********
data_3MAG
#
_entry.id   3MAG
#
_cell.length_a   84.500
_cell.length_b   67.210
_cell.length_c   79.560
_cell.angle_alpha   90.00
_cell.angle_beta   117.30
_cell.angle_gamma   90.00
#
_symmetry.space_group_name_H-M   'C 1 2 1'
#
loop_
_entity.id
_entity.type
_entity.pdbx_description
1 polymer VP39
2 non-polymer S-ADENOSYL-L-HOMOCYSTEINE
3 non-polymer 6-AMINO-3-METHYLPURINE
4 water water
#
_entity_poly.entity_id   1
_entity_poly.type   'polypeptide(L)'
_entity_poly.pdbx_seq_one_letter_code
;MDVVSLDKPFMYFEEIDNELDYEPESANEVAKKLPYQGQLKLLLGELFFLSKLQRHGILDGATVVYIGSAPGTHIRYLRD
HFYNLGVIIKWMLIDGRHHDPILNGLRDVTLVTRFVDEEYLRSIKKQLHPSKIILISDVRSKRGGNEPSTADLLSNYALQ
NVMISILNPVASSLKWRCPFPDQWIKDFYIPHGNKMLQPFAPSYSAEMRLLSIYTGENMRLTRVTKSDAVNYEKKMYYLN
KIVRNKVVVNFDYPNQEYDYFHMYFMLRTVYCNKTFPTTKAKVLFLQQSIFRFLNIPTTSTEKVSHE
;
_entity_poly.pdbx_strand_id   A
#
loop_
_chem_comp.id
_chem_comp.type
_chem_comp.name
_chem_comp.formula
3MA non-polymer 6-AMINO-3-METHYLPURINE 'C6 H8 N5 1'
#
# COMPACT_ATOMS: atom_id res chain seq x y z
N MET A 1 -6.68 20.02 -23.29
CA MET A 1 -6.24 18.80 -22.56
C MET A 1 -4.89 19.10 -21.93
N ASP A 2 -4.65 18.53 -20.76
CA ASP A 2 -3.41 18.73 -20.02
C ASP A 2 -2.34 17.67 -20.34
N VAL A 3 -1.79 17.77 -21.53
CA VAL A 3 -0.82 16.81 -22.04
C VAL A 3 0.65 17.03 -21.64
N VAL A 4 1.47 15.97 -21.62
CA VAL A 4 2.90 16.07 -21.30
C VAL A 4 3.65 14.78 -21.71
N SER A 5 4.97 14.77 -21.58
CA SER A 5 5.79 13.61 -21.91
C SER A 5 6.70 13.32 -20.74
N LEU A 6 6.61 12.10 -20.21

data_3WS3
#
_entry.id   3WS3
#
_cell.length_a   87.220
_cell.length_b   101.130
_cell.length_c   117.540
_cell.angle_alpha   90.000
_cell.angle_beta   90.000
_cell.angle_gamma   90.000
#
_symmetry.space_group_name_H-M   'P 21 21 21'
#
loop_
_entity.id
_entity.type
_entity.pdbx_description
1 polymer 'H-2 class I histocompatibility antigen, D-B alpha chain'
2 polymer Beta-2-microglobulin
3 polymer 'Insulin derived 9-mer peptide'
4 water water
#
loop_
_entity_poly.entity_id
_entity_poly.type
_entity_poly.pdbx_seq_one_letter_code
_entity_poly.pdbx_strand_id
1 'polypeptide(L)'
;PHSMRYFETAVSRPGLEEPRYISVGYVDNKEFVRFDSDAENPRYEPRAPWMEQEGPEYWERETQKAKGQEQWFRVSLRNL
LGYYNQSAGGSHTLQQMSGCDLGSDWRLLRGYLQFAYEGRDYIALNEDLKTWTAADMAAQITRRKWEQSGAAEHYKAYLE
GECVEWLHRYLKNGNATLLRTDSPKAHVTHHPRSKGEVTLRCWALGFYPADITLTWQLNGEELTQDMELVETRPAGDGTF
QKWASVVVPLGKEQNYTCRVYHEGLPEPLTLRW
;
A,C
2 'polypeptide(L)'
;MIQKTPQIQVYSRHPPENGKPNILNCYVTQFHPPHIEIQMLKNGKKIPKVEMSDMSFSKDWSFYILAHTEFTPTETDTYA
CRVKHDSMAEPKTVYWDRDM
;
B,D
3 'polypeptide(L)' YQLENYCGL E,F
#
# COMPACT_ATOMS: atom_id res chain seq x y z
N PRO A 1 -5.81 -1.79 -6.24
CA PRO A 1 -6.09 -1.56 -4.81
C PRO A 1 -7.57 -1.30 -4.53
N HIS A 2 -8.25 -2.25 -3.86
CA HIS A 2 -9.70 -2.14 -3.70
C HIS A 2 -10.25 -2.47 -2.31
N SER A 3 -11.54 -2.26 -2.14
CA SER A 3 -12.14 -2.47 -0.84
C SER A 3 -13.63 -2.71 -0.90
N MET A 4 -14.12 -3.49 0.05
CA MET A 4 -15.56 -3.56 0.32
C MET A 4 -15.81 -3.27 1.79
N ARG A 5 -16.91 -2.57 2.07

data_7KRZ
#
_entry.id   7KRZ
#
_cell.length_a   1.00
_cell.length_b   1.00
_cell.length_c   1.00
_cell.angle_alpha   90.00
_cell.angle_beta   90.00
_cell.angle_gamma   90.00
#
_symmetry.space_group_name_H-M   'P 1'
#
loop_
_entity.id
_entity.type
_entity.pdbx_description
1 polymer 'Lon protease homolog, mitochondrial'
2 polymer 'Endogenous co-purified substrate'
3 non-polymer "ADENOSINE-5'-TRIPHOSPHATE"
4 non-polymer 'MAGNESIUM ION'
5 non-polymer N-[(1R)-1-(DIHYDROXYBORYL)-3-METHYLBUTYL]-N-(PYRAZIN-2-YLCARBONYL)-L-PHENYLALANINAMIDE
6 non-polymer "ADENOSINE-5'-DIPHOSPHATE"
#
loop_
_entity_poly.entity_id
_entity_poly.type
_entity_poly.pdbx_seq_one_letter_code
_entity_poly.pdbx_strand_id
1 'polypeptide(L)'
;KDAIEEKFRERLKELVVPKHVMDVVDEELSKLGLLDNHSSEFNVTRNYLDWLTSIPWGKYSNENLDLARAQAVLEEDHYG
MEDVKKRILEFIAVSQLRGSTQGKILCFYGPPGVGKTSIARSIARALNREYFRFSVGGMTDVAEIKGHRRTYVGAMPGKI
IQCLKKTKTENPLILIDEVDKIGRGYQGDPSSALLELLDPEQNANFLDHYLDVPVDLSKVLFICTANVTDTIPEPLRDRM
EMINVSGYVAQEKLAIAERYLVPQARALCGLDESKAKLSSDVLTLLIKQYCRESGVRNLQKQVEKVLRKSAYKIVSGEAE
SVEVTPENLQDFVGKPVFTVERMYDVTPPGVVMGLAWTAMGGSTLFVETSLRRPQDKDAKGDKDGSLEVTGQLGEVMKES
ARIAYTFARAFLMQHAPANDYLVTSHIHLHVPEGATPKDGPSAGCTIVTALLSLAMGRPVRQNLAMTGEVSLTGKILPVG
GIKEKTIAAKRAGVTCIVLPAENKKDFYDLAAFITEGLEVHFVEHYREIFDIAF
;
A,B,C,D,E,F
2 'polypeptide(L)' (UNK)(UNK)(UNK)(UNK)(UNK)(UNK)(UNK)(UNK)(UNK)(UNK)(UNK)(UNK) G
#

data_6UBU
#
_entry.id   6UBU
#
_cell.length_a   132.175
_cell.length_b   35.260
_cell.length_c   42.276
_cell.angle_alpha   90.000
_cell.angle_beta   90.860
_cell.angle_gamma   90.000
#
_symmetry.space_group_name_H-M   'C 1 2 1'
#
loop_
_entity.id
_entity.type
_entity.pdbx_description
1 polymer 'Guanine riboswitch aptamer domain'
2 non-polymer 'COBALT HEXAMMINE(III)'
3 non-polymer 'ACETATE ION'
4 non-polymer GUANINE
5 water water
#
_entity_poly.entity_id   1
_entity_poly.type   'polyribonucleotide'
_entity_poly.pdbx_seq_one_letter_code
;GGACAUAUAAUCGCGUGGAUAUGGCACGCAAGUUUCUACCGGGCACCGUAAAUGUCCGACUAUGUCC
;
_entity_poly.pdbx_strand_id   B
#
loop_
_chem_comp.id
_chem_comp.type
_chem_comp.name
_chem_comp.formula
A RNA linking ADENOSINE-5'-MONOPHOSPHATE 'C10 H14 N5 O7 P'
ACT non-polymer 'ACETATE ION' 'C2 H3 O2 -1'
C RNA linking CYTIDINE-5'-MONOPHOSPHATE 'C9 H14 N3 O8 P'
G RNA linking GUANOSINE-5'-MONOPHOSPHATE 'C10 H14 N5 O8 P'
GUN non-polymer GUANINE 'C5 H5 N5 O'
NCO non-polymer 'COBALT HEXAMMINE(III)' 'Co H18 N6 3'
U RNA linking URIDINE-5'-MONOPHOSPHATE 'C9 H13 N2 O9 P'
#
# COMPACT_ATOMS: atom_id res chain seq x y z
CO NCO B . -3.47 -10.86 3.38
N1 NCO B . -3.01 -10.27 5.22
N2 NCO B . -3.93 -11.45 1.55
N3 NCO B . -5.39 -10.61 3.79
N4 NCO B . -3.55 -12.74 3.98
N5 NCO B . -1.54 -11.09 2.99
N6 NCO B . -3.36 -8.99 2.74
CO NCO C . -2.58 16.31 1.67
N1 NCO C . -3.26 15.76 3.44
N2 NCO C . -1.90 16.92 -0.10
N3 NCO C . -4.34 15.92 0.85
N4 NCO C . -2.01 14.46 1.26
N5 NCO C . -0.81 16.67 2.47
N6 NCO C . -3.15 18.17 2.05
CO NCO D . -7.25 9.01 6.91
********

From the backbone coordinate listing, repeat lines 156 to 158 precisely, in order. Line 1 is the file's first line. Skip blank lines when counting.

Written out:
#
_cell.length_a   132.175
_cell.length_b   35.260